data_5 = data[(data['rent'] >= 50) & (data['rent'] < 80)][['latitude', 'longitude']]

2. Use the symbol_layer function to draw dots. Symbols represent each latitude, longitude pair with a circle whose color and size you can customize. You can have several layers of markers.

layer_1 = gmaps.symbol_layer(
    data_1, fill_color='blue', stroke_color='blue', scale=2
layer_2 = gmaps.symbol_layer(
    data_2, fill_color='green', stroke_color='green', scale=2
layer_3 = gmaps.symbol_layer(
    data_3, fill_color='yellow', stroke_color='yellow', scale=2
layer_4 = gmaps.symbol_layer(
    data_4, fill_color='#FFA500', stroke_color='#FFA500', scale=2
layer_5 = gmaps.symbol_layer(
    data_5, fill_color='red', stroke_color='red', scale=2

gmaps documentation states that Google Maps may become very slow if you try to represent more than a few thousand symbols or markers. If you have a larger data set, you should either consider subsampling or use heatmaps.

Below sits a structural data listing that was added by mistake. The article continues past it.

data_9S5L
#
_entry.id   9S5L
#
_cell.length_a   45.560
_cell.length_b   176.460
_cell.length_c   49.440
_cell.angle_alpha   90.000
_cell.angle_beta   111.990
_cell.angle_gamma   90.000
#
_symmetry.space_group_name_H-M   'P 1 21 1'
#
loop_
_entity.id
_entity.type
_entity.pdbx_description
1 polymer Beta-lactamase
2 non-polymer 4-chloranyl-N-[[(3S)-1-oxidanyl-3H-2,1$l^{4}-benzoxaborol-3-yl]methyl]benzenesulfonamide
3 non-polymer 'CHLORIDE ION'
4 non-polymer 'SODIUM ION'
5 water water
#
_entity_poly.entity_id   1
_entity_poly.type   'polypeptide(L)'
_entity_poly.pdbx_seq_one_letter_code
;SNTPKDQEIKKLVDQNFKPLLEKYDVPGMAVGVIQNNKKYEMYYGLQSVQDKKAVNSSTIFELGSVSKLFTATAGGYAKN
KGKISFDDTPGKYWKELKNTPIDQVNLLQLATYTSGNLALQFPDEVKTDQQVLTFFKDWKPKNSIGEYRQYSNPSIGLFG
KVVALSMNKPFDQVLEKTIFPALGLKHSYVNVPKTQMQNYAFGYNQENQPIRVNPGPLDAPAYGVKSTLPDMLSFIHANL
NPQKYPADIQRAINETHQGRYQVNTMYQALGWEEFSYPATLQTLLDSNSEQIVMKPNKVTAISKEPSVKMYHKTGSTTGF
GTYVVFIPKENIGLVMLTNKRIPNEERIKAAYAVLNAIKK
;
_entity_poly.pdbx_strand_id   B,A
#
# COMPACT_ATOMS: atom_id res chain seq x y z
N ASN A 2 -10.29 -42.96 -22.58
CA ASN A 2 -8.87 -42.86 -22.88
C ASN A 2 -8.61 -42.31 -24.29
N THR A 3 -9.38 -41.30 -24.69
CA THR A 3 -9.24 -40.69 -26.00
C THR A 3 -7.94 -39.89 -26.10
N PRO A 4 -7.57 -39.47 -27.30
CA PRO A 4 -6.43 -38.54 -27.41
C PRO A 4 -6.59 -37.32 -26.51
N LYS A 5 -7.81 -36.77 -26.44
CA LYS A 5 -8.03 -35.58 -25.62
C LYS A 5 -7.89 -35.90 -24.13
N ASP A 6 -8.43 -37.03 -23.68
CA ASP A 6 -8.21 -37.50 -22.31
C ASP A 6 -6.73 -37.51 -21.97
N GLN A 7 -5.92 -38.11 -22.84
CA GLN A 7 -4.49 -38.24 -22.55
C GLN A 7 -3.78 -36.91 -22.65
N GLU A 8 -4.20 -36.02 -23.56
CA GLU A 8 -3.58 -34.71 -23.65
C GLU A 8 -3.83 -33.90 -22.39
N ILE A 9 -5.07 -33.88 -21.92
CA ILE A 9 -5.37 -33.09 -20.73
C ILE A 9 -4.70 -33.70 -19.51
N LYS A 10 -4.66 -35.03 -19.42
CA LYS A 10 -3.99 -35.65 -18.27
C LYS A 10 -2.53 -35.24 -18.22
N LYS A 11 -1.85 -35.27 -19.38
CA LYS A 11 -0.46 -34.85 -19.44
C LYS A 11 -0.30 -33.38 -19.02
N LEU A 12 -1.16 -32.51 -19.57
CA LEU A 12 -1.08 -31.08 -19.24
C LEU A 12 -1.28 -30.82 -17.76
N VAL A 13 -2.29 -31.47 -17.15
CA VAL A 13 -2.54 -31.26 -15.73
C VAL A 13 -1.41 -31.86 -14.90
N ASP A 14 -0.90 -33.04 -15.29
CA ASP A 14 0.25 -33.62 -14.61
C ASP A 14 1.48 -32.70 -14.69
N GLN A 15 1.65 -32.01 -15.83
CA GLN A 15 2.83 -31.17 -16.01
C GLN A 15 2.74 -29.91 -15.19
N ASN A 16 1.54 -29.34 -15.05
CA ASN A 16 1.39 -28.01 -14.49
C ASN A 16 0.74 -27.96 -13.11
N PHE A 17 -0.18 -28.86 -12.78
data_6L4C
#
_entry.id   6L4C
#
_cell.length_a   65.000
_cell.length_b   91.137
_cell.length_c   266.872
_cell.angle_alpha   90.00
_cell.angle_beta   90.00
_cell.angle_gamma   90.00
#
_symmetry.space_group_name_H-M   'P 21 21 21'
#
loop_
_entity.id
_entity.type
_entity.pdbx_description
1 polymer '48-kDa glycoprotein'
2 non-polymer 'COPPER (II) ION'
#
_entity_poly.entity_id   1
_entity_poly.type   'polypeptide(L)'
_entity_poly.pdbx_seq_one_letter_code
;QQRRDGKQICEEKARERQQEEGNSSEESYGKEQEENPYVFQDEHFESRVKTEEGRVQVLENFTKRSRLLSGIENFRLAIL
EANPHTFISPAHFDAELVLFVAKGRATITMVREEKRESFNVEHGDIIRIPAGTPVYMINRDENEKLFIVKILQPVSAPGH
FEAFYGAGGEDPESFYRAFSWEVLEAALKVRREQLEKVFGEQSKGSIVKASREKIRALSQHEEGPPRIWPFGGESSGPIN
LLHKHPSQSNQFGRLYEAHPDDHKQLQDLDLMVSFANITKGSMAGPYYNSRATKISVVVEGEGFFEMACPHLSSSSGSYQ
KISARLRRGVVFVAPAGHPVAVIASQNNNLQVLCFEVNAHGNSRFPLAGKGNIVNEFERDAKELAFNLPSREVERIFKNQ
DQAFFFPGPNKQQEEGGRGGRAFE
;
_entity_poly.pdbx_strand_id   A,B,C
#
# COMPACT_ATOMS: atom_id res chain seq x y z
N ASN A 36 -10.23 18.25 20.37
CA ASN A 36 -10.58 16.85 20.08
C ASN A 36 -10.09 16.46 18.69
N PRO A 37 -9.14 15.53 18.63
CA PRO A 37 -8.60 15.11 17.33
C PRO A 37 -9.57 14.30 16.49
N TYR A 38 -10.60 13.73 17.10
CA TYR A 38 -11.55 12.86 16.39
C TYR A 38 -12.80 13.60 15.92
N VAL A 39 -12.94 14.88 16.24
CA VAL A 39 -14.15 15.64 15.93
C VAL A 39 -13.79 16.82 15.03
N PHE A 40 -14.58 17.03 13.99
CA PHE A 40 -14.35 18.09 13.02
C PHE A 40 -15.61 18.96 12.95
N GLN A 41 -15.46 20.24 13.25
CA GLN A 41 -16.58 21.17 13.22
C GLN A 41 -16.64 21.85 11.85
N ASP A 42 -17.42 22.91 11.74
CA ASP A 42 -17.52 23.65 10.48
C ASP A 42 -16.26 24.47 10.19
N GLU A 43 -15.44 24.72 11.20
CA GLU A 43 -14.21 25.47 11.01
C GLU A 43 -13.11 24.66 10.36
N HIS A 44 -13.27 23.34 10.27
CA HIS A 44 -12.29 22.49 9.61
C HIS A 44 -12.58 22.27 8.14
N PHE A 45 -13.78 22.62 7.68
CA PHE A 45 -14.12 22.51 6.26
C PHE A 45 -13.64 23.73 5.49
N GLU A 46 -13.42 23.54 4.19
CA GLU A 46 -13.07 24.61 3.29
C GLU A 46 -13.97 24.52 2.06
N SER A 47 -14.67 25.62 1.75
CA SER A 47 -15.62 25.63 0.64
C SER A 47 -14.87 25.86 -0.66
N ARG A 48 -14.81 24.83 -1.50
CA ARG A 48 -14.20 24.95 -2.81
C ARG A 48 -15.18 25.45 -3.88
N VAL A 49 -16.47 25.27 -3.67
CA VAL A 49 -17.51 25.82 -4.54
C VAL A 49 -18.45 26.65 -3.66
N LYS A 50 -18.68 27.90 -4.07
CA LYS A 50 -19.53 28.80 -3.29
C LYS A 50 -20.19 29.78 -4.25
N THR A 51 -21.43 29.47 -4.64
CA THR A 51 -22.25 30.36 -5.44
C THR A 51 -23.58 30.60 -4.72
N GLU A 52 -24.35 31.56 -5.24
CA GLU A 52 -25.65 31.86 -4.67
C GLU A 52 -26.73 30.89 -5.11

3. Create a map figure.

fig = gmaps.figure(center=coordinates, 

4. Add layers.


Open the map in an interactive mode in a new window.

3. Map with icons

gmaps map with icons

For our third map, we’ll add a layer of markers/icons to a Google map. Each marker will represent an individual data point. Markers are currently limited to the Google maps style drop icon.

1. Create a dictionary with coordinates presented as tuples and add any other key/value pairs you need.

flats = [
    {'location': (53.9102, 27.5572), 'rent': 77},
    {'location': (53.9102, 27.5572), 'rent': 75},
    {'location': (53.901929, 27.54778), 'rent': 68},
    {'location': (53.9069, 27.5739), 'rent': 67},